Lately I’ve had an image in my head of a string of beads, or perhaps something more like a charm bracelet, that is never-ending. This string is my son’s childhood and our mutual experience of it, and those charms or beads, well—those are the memories I’m going to keep, to save up for him. More and more, it becomes apparent that whatever it is about our children’s lives that we focus on, the stories that we tell our friends, our children and our selves: this is what our children will remember about their growing up. We have the power to make this a beautiful gift, collecting stories of near misses and triumphs and sweet moments and stringing them along, rich and bright and twinkly, to share with our children as they grow. We also have a dangerous power: to snarl and twist the thread with our criticism, to construct a mass of dull and shabby objects on a string, if we focus only on all those negatives in our lives.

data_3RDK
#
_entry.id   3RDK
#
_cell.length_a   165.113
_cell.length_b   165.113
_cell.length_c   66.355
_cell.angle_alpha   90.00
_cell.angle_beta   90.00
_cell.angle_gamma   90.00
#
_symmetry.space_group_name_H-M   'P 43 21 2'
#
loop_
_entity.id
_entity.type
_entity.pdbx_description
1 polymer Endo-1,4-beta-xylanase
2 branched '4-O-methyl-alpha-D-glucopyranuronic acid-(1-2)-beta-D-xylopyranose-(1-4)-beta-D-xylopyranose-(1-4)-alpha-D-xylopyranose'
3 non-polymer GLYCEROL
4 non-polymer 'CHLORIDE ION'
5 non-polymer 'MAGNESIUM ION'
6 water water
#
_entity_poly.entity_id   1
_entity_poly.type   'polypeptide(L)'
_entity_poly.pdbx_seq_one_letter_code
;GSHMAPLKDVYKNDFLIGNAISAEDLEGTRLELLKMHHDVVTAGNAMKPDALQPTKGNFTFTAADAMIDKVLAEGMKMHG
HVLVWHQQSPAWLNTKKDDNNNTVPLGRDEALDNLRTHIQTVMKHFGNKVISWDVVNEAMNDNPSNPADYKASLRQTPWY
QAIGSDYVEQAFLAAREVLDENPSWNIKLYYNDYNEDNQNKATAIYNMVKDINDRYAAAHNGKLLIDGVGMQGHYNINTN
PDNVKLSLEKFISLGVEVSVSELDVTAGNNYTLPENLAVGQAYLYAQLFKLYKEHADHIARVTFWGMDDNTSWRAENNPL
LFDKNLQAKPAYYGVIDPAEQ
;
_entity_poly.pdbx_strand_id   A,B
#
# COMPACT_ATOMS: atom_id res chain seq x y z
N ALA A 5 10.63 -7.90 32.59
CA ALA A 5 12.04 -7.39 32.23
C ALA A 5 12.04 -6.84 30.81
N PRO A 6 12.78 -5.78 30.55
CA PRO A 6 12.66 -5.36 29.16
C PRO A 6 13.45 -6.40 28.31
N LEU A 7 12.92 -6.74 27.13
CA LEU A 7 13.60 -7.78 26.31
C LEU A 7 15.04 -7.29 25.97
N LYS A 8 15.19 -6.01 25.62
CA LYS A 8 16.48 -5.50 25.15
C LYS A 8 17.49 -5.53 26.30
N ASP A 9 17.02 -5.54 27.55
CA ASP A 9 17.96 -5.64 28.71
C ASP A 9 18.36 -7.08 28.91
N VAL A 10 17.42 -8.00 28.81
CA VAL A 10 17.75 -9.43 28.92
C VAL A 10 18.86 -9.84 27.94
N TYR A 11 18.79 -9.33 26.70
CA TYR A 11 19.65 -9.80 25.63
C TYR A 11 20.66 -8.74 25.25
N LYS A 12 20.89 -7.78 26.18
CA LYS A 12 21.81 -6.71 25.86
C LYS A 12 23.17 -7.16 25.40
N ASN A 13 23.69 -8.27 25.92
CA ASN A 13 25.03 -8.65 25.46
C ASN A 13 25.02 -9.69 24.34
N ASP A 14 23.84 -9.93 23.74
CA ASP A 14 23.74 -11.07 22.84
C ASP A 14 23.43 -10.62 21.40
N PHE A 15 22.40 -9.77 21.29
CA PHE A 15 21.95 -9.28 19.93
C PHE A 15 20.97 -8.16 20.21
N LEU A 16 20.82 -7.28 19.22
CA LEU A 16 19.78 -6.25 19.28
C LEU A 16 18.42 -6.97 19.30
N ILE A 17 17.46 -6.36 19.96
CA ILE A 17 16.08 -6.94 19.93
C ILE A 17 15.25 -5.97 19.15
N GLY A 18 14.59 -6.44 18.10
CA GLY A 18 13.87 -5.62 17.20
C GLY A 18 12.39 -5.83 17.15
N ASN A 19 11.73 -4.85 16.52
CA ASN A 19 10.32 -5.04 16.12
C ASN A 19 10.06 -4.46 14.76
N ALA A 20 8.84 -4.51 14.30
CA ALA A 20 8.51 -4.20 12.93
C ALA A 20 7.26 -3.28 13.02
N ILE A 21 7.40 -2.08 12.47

I want you to know that I originally wrote the first half of this post as a vent on how hard it is to be a mother, someone who is a 24/7 on-call First Responder of home disasters and then some. It can be a cruel job, truly, with the sleepless nights, demanding children, expectant partners and always, always someone somewhere (relatives, neighbors, children’s teachers, friends, online and television experts) to tell you that you’re doing it wrong. And there’s no parade for us. When we avert disaster, we aren’t congratulated, but questioned: why weren’t you watching the kid? What could we possibly be doing that’s more important than raising The Future of Humanity? It’s a thankless job at times. That’s why it is so important to stay positively focused whenever we can. When those opportunities pop up and the love and the beauty and the joy are evident, we have to grab them up and add them to this open-ended string of memories. These moments don’t always give us second chances, they aren’t going to be around forever, so we have to hold them and store them close to us, even if only for the moment. Acknowledging what is going well is equally as important as the problem-solving aspect of parenting, because this is what keeps us afloat during those incredibly hard, sticky spots we get stuck in with our families. On particularly bad days, we can pull out that string of little gems from our memories and know that it’s real, that life can be good, and that maybe tomorrow will be better for everyone.